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Best Practices when Packaging Temperature-Controlled Shipments

Keeping freight at the right temperature is a major concern for a lot of shippers. Storing goods at a wrong environmental condition can damage or destroy them. In fact, the goods can become dangerous if they are food items and some industrial chemicals.

A lot of logistic providers offer great options for temperature-controlled freight shipping. But, you want to have another line of defense ready. A reputable custom box manufacturer should have temperature-controlled shipping materials designed to protect sensitive goods from environmental conditions while offering great value for your business. Preparing and packaging freight properly will set your shipment up for success. But, in terms of shipping food and perishables, you must consider some factors beyond the norm. Below are the best practices for preparing and packaging temperature-controlled shipments:

Consider your Freight Dimensions and Package

Just like any shipment, your freight’s dimensions are vital. Indeed, dimensions are usually more important than the physical weight. Make sure you measure the width, length, and height of your shipment. With accurate dimensions, your carriers will understand how much freight can fit on a trailer. In turn, this will help you maximize capacity.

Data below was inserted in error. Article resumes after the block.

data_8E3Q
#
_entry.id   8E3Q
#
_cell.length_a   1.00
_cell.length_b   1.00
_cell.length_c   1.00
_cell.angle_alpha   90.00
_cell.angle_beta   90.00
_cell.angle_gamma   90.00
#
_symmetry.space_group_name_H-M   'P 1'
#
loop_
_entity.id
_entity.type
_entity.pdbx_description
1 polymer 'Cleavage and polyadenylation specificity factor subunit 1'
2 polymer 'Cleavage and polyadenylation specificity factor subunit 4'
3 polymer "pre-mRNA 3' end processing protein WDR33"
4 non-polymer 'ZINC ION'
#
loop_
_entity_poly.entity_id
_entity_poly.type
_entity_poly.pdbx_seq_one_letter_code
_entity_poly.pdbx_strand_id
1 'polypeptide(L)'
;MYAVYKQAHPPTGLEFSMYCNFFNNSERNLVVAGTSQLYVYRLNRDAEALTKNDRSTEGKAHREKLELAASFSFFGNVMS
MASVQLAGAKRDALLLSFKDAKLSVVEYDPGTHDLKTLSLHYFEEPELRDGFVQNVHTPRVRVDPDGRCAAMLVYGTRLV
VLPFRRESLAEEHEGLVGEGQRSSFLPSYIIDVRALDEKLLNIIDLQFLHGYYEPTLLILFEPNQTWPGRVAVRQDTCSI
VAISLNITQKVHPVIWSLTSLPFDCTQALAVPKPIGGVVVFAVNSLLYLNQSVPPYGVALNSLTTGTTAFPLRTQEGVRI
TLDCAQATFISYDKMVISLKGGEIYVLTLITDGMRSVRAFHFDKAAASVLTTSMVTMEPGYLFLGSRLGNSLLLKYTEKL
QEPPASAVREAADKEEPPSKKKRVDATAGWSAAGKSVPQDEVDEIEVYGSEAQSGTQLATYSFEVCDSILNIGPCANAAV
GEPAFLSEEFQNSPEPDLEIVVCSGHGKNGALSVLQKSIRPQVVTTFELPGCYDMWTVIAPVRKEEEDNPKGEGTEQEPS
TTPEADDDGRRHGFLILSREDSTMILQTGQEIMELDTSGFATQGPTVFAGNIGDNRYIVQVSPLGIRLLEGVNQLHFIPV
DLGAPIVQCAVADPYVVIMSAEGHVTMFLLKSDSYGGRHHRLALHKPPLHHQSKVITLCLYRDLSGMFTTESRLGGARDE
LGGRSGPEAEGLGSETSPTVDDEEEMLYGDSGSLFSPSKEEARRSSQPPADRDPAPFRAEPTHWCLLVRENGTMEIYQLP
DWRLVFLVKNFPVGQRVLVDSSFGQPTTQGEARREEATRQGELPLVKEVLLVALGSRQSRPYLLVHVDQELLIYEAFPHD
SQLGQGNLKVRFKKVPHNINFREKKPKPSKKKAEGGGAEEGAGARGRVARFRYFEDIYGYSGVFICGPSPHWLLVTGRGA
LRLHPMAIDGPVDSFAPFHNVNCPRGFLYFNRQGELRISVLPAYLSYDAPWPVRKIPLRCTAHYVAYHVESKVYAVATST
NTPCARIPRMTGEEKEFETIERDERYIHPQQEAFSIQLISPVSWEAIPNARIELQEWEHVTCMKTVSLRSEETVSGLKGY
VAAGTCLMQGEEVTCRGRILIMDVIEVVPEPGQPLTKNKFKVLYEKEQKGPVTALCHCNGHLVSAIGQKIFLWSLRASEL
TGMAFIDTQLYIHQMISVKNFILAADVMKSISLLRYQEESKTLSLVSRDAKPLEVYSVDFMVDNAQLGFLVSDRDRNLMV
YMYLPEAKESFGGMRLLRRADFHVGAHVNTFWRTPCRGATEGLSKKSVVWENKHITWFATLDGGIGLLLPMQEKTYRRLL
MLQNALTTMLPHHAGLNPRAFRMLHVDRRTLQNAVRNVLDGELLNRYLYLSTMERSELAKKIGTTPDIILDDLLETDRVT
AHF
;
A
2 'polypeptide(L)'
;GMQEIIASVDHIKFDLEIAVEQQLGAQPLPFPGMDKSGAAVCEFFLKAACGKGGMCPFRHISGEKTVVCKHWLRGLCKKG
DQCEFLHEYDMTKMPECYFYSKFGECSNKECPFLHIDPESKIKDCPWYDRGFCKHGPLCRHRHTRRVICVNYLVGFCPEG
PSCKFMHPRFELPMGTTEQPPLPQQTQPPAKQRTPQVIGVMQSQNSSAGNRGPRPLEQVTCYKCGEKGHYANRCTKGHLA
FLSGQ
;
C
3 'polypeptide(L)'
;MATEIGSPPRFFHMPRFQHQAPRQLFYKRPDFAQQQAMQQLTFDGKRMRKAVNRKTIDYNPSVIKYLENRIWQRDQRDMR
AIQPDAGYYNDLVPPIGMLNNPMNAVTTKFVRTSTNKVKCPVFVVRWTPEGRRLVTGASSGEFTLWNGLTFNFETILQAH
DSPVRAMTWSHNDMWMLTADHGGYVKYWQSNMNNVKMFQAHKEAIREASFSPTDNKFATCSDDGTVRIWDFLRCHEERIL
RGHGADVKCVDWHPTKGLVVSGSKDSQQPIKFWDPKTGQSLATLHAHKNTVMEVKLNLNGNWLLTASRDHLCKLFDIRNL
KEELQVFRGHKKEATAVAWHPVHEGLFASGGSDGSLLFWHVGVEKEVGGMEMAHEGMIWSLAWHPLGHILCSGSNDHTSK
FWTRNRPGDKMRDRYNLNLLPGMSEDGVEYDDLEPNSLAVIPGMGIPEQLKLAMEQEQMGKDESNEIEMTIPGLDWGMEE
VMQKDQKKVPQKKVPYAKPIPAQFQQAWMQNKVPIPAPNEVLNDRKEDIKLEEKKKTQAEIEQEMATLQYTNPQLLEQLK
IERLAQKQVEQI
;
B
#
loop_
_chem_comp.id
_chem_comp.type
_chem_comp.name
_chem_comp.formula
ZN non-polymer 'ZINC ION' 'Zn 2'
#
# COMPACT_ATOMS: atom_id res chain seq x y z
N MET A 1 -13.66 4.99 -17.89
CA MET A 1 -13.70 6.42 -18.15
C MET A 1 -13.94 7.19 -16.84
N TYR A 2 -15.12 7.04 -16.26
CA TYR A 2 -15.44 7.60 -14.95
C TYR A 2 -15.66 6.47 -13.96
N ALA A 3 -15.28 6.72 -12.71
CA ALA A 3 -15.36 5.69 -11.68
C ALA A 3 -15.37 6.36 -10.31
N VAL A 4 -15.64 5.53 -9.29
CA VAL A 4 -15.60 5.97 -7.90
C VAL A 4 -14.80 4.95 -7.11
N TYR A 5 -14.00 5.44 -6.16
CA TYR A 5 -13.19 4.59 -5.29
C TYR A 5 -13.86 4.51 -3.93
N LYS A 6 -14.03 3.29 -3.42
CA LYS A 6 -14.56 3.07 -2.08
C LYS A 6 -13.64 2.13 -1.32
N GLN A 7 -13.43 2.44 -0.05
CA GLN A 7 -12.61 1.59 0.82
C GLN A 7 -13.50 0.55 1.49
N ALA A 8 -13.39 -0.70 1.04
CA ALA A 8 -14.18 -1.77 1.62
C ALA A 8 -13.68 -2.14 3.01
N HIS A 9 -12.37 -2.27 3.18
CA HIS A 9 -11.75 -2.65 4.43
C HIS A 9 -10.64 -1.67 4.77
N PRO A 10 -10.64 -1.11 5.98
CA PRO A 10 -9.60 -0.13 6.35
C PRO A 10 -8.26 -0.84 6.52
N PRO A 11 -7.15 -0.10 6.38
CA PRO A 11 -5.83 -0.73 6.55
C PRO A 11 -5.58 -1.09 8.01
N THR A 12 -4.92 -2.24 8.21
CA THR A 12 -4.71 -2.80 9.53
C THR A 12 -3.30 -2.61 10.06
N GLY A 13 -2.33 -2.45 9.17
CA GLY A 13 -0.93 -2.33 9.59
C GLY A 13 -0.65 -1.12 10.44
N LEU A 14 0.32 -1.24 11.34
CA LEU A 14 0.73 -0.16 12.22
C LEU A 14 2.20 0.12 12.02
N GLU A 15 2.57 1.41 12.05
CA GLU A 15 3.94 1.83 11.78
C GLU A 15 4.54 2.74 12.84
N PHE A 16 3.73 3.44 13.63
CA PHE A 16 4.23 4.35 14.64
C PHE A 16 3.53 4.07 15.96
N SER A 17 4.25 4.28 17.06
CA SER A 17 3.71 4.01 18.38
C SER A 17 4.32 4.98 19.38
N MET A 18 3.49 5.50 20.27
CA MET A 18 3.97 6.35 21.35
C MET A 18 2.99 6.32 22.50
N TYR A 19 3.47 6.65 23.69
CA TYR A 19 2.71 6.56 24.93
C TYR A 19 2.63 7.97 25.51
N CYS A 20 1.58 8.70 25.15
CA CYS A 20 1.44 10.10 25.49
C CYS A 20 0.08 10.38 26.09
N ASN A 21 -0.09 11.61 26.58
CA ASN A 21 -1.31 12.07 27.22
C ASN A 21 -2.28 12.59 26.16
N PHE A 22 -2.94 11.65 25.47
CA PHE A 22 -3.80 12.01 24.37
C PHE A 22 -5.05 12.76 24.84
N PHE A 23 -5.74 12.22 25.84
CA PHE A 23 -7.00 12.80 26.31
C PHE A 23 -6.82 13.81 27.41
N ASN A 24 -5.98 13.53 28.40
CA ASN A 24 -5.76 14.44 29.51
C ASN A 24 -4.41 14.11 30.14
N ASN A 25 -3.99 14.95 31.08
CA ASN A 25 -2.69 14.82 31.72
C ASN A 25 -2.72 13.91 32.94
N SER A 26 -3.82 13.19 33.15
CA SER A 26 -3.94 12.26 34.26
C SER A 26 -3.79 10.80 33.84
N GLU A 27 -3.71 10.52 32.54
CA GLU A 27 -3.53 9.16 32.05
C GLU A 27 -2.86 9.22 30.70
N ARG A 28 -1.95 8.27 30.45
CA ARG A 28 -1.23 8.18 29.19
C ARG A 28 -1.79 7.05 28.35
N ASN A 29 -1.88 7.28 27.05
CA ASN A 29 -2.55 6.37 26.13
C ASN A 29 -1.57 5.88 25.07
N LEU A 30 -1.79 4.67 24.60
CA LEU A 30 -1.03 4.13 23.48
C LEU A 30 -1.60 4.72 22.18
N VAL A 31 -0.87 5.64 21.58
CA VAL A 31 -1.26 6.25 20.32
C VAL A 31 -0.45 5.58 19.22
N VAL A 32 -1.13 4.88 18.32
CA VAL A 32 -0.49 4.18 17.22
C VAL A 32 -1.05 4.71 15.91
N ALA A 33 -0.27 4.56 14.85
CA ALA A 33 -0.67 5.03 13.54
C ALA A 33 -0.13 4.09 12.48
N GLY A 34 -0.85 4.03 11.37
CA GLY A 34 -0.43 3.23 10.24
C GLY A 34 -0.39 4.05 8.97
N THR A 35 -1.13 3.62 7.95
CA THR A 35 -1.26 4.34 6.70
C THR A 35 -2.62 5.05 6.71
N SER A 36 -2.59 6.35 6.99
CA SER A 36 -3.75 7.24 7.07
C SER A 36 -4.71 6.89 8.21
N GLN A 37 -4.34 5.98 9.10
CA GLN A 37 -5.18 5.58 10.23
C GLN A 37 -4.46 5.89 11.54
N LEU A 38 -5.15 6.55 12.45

Pick the Most Suitable Container

Containers come in various types which can be used for shipping food and other perishable items. They include:

  • Cardboard boxes. These boxes are affordable options and easy to stack. Because they can be wrapped or sealed, they are a better option for gel refrigerant packs than dry ice because dry ice cannot be sealed in plastic.
  • Wood boxes. These boxes are commonly used for freight that cannot be affected by force. Seafood and poultry are usually shipped in these boxes. Dry ice can rupture a package easily when pressure is not released. Wood boxes let pressure escape the package so they are a safe option for shipping frozen food.
  • Plastic boxes. These shipping containers keep excess moisture out of freight so they are perfect for shipping produce. Also, they can be stacked easily without risking damage.
  • Styrofoam. This container is a good insulator. They can come with their own seals; however, can be more expensive. But, you can minimize the cost by wrapping cheaper boxes individually.

No matter the container you use, ensure it is sturdy and strong enough to be stacked inside the trailer. If you are shipping perishable goods, they may be prone to damage so keep this in mind when picking a container.

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